1930: H.V. Slade decided that Garrard should design and manufacture a "Prestige" electric motor, the same as The Garrard Super Motor was for the spring motor era. This was an AC Induction motor, the Garrard 201.
“It had a die-cast aluminium rotor with a soft iron laminated insert which revolved around a stator having 30 coils, underneath each coil was a copper band around a stator pole, the copper bands generated the current to start the motor revolving and they were called starter bands. The rotor was fixed to the turntable spindle whose speed was controlled by a mechanical governor as had been used on spring gramophone motors.”
Here is a link to The Talking Machine Forum discussion about the Garrard 201
It became popular with Hi-Fi enthusiasts and was used by the BBC, and other broadcasting stations and recording studios throughout the world. It was also used by cinemas and theatres to play gramophone records during intervals, replacing orchestras and organs.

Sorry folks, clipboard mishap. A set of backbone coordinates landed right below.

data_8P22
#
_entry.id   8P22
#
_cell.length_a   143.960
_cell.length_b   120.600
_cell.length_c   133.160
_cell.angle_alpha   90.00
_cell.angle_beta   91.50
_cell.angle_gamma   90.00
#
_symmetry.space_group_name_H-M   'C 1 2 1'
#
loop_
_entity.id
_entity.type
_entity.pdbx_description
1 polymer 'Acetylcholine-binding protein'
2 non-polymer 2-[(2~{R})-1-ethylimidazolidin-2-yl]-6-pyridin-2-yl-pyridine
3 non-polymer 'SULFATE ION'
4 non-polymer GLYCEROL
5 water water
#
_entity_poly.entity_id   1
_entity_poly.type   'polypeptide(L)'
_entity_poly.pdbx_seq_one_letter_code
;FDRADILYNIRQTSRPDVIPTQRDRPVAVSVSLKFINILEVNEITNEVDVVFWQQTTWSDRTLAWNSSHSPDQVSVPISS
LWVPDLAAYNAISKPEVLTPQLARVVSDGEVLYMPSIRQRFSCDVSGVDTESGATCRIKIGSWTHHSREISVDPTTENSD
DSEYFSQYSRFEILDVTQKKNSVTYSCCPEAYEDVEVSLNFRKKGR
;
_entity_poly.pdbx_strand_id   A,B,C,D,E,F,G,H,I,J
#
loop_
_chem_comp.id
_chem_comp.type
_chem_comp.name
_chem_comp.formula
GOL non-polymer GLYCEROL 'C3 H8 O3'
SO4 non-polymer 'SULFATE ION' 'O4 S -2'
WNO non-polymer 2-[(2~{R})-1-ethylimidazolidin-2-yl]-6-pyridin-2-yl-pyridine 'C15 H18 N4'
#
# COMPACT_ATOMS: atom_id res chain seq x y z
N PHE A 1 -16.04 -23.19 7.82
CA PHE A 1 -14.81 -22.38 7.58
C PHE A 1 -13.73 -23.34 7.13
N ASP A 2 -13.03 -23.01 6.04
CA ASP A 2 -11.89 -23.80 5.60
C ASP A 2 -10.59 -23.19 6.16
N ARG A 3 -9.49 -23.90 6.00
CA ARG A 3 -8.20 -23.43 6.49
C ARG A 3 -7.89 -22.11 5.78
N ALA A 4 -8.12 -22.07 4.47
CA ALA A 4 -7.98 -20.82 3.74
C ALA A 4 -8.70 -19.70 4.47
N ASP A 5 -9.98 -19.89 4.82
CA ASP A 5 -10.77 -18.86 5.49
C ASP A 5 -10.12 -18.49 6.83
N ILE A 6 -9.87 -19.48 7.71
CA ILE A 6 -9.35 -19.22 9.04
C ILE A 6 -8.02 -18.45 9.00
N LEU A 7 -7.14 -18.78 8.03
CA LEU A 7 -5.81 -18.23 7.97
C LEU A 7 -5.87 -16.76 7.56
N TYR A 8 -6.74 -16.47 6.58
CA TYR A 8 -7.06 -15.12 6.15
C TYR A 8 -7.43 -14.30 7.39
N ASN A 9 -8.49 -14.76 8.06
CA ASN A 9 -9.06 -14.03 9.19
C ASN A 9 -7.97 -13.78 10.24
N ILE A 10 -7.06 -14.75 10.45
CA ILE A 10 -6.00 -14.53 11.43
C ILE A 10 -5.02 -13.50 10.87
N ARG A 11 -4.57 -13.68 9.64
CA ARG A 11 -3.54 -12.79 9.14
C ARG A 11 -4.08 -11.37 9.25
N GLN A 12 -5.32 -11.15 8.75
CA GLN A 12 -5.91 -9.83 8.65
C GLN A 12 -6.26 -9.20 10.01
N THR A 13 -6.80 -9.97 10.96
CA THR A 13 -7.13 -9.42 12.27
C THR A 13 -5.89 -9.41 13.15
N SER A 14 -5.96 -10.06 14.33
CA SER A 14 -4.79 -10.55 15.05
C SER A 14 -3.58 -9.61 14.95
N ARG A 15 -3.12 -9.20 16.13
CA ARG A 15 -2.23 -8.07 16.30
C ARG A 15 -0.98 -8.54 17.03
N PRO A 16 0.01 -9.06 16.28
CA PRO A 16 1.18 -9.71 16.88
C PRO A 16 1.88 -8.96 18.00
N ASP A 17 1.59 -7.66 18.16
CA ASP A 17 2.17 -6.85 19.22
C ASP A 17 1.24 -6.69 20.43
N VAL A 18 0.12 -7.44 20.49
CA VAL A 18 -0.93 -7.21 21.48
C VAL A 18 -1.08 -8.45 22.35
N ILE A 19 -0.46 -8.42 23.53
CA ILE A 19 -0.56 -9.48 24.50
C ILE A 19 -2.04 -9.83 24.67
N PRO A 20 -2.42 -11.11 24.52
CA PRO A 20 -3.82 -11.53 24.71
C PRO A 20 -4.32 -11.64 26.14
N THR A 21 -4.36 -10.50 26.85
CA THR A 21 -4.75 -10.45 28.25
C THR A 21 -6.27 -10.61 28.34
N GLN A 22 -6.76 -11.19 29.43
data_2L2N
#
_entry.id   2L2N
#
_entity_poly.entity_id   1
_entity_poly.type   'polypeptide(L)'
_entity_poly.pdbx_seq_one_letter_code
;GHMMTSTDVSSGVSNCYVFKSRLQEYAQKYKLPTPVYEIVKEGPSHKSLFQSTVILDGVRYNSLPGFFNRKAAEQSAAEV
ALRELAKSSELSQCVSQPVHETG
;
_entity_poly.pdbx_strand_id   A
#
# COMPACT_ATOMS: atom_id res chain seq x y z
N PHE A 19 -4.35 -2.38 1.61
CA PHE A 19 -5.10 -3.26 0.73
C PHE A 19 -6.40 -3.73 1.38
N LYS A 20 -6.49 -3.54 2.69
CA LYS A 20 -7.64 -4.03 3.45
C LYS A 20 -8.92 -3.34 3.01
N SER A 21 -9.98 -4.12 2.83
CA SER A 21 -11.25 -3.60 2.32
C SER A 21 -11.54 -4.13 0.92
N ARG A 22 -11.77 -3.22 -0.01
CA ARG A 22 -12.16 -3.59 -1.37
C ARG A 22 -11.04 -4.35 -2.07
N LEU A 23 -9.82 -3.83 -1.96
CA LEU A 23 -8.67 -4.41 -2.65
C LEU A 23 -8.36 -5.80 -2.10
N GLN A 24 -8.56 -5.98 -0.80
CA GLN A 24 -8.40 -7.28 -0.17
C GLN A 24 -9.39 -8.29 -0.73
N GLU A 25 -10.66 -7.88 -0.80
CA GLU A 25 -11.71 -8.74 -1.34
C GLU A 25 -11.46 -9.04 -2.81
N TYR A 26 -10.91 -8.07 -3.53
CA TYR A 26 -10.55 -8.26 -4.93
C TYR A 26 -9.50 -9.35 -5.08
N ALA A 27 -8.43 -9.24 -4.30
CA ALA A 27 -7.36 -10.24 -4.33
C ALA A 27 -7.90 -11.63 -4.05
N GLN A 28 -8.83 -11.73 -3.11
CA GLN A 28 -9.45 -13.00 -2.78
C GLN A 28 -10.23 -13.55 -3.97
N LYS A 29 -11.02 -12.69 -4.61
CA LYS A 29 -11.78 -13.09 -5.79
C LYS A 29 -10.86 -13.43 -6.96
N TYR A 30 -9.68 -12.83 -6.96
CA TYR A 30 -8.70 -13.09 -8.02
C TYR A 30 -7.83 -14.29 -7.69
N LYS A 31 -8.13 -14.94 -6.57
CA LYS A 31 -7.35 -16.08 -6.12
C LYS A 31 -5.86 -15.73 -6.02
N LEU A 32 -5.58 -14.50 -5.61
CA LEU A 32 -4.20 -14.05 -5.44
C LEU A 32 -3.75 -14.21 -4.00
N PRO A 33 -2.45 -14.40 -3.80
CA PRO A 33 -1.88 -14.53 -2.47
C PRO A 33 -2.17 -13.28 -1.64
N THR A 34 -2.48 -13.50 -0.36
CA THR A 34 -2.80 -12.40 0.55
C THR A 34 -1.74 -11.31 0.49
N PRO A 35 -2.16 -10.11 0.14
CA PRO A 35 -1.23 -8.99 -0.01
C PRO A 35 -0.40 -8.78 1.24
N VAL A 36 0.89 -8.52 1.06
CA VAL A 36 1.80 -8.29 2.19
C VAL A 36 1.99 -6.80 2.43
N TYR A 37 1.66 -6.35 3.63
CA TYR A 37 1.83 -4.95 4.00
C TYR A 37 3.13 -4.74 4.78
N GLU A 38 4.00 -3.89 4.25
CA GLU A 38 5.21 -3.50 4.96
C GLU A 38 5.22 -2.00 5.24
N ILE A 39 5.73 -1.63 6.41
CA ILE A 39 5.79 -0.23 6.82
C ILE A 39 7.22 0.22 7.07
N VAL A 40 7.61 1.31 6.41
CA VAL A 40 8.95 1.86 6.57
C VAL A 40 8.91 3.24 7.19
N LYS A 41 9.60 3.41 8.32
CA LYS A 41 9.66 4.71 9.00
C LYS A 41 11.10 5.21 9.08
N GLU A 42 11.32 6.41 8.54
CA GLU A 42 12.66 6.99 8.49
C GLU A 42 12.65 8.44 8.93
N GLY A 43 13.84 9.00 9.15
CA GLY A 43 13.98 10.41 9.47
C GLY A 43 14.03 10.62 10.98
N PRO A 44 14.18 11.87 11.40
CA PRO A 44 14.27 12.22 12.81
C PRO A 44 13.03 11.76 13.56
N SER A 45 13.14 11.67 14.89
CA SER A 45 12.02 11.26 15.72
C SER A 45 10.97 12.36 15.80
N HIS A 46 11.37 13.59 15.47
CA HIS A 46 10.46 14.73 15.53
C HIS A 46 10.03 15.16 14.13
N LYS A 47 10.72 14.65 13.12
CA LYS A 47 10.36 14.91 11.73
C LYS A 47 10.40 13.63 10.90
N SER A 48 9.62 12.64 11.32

In its earlier days it was reviewed simply as the Garrard Induction Motor. The two Garrard patents marked on the motor are 320729/1928 and 332547/1930 both for the governors.
The Garrard 201 was the very first Transcription turntable and as such was taken up by the BBC throughout the U.K. These workhorses were often customized to suit fixed radio station and also for “on the field” work. Even these would be portable units were very heavy. Garrard most likely did the customization.